97

What does this java code mean? Will it gain lock on all objects of MyClass?

synchronized(MyClass.class) {
   //is all objects of MyClass are thread-safe now ??
}

And how the above code differs from this one:

synchronized(this) {
   //is all objects of MyClass are thread-safe now ??
}
138

The snippet synchronized(X.class) uses the class instance as a monitor. As there is only one class instance (the object representing the class metadata at runtime) one thread can be in this block.

With synchronized(this) the block is guarded by the instance. For every instance only one thread may enter the block.

synchronized(X.class) is used to make sure that there is exactly one Thread in the block. synchronized(this) ensures that there is exactly one thread per instance. If this makes the actual code in the block thread-safe depends on the implementation. If mutate only state of the instance synchronized(this) is enough.

  • 6
    "as many threads may enter the block as there are instance" implies that the second form acts as a semaphore which is not true. You should say something like: "synchronised(this) ensures that only one thread can enter the block for a given instance of the class". – liwp Jan 13 '10 at 12:08
  • Corrected. I intended to say that. – Thomas Jung Jan 13 '10 at 12:23
  • 2
    what is the class instance vs the instance? – Weishi Zeng Jun 19 '16 at 9:09
  • So, if you have a static method and we don't want to synchronize all of its body, then we synchronized(this) is not good, instead synchronized(Foo.class) is appropriate. Is that right? – krupal.agile May 15 at 13:37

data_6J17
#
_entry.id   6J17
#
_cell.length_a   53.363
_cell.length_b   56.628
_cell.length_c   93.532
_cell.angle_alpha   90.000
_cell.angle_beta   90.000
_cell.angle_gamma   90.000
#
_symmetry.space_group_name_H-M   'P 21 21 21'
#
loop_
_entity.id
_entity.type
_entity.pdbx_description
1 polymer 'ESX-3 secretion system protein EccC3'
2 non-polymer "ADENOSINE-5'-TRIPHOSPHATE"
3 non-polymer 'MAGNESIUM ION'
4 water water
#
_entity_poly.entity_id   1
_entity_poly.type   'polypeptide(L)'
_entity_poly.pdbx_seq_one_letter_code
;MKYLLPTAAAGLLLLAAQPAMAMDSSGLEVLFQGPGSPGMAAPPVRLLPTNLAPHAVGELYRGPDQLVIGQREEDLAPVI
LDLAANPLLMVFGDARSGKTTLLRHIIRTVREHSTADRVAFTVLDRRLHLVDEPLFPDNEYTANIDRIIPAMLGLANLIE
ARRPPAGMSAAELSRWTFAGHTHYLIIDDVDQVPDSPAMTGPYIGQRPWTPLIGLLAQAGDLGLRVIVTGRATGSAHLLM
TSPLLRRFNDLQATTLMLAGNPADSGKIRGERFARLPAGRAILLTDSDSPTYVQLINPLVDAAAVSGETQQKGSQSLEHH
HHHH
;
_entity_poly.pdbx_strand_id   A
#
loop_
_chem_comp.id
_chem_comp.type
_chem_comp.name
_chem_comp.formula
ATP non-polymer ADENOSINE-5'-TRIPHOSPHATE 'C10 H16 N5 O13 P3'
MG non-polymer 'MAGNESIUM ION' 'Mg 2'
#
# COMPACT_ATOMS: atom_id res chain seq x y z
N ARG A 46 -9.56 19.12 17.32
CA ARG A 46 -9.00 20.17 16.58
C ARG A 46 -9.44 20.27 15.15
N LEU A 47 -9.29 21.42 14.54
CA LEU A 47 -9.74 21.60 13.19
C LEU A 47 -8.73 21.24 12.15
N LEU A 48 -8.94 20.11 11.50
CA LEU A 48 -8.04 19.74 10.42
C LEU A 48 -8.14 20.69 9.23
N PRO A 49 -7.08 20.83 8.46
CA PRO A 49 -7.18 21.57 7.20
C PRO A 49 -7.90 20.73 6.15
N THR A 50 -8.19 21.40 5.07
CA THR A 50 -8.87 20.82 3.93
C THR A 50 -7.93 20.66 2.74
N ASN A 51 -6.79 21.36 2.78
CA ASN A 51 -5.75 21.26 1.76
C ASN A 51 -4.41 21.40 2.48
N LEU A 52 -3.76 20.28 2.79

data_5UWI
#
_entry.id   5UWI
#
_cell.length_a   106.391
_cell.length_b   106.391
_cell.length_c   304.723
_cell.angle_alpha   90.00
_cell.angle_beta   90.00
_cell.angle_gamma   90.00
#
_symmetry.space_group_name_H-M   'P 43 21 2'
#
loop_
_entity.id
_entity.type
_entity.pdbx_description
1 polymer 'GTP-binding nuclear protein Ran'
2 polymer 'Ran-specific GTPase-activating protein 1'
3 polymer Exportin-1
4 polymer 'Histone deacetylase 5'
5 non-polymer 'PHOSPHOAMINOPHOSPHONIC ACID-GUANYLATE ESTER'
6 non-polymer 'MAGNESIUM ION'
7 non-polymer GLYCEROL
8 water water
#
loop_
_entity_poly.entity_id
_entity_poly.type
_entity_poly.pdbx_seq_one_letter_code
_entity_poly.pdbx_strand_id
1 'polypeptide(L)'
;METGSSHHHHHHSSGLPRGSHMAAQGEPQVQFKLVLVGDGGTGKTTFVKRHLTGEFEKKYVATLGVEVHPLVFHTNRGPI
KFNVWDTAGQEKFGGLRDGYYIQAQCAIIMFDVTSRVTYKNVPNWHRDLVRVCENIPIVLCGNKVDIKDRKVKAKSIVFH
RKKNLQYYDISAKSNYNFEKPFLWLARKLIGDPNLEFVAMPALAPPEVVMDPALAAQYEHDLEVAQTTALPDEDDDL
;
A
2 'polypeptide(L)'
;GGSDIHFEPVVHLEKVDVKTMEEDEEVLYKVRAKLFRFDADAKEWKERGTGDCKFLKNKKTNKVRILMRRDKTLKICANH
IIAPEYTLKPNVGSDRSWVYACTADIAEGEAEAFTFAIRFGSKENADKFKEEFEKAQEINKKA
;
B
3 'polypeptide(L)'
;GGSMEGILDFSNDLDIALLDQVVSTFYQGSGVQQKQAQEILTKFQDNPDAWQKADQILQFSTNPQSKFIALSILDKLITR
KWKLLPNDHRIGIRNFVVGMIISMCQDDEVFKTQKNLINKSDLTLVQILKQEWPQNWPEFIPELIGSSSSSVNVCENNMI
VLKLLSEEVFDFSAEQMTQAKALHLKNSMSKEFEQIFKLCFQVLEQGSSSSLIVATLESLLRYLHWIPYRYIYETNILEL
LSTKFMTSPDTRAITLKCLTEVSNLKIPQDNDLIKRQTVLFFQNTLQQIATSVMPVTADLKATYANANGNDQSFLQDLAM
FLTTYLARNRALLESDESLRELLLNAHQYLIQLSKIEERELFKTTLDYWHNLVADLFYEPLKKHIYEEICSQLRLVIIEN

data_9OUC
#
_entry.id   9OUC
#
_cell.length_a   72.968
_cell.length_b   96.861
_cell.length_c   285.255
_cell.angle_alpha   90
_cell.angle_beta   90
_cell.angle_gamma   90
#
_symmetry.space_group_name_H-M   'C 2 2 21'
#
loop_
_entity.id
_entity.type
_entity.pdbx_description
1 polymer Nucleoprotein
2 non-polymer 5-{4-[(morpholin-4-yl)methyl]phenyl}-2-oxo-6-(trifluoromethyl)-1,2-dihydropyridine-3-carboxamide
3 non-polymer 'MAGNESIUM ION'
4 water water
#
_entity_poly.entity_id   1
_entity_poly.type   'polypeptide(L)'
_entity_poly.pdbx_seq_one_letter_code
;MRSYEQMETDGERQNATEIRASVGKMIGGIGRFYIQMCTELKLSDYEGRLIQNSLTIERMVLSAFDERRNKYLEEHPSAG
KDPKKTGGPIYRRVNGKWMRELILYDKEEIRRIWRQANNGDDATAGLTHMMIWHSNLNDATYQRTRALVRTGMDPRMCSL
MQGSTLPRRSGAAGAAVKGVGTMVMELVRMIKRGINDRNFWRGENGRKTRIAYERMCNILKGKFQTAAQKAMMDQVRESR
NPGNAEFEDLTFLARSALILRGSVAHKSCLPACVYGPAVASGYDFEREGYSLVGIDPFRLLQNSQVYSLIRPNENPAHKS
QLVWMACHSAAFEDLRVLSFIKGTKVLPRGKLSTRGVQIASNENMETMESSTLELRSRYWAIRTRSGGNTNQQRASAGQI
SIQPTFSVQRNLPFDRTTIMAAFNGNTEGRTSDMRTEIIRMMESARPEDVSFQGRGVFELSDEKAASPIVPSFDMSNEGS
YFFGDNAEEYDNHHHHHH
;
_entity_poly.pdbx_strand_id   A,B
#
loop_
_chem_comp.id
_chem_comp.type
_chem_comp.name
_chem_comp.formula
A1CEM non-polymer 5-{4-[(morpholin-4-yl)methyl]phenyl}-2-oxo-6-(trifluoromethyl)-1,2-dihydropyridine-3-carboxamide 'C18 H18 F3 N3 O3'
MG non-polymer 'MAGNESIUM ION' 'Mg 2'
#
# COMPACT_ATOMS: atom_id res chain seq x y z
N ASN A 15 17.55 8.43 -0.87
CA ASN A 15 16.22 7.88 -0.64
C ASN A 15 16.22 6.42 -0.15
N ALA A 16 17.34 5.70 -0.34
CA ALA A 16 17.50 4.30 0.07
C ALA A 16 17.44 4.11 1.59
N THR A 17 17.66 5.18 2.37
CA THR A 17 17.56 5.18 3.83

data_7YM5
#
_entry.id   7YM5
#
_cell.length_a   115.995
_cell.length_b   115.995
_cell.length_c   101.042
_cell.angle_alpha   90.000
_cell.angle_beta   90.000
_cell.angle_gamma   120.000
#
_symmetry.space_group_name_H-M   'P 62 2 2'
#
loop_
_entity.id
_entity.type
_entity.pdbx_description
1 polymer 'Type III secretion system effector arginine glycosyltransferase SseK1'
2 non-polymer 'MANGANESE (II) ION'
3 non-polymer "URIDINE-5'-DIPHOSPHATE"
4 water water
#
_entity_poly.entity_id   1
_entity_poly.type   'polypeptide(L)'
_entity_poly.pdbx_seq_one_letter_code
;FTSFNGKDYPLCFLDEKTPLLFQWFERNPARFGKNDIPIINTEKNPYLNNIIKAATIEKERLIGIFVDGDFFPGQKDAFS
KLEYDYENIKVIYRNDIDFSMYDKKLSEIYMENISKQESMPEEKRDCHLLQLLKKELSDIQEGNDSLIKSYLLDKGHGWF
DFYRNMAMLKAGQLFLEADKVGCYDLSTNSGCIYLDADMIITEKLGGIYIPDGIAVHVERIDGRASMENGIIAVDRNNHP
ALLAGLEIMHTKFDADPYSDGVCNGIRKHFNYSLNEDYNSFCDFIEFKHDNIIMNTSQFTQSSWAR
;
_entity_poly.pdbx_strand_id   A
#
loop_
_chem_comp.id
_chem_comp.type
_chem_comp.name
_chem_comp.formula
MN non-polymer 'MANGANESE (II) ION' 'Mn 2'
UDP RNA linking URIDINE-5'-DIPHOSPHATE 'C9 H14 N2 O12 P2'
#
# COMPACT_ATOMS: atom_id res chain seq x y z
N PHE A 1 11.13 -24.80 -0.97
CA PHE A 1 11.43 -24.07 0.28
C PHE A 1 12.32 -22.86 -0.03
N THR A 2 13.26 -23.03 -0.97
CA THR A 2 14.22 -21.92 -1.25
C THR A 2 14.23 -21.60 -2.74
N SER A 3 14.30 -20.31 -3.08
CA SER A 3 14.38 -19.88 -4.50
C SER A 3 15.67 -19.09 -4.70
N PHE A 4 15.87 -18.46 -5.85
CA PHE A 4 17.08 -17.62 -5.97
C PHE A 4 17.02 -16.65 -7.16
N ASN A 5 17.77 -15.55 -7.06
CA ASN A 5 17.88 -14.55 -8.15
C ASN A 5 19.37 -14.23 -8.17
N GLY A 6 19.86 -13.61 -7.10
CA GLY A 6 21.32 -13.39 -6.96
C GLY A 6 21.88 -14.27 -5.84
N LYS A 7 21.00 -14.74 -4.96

79

To add to the other answers:

static void myMethod() {
  synchronized(MyClass.class) {
    //code
  }
}

is equivalent to

static synchronized void myMethod() {
  //code
}

and

void myMethod() {
  synchronized(this) {
    //code
  }
}

is equivalent to

synchronized void myMethod() {
  //code
}
  • 10
    It took me a second reading to catch that the first two examples have the keyword "static". Just pointing that out to others who may have seen this and missed it. Without the static keyword the first two examples would not be the same. – kurtzbot Jul 24 '14 at 16:23
  • 1
    Those examples are NOT equivalent! The synchronized methods are "synchronized" as a hole when a thread tries to call the methods. The blocks on the other hand, can have code above and below them, that can get executed from multiple threads. They only synchronize within the block! That is not the same! – JacksOnF1re Mar 15 '18 at 15:31
  • public static Singleton getInstance() { if (instance == null) { synchronized (Singleton.class) { instance = new Singleton(); } } return instance; } – JacksOnF1re Mar 15 '18 at 15:32
  • 2
    The whole point is that there is no code outside the synchronized blocks. That makes them equivalent. If you change one example, they are indeed no longer the same. – Jorn Mar 15 '18 at 21:22
21

No, the first will get a lock on the class definition of MyClass, not all instances of it. However, if used in an instance, this will effectively block all other instances, since they share a single class definition.

The second will get a lock on the current instance only.

As to whether this makes your objects thread safe, that is a far more complex question - we'd need to see your code!

  • 1
    yes, MyClass.class could be any static variable and have the same effect. – pstanton Jan 13 '10 at 11:43

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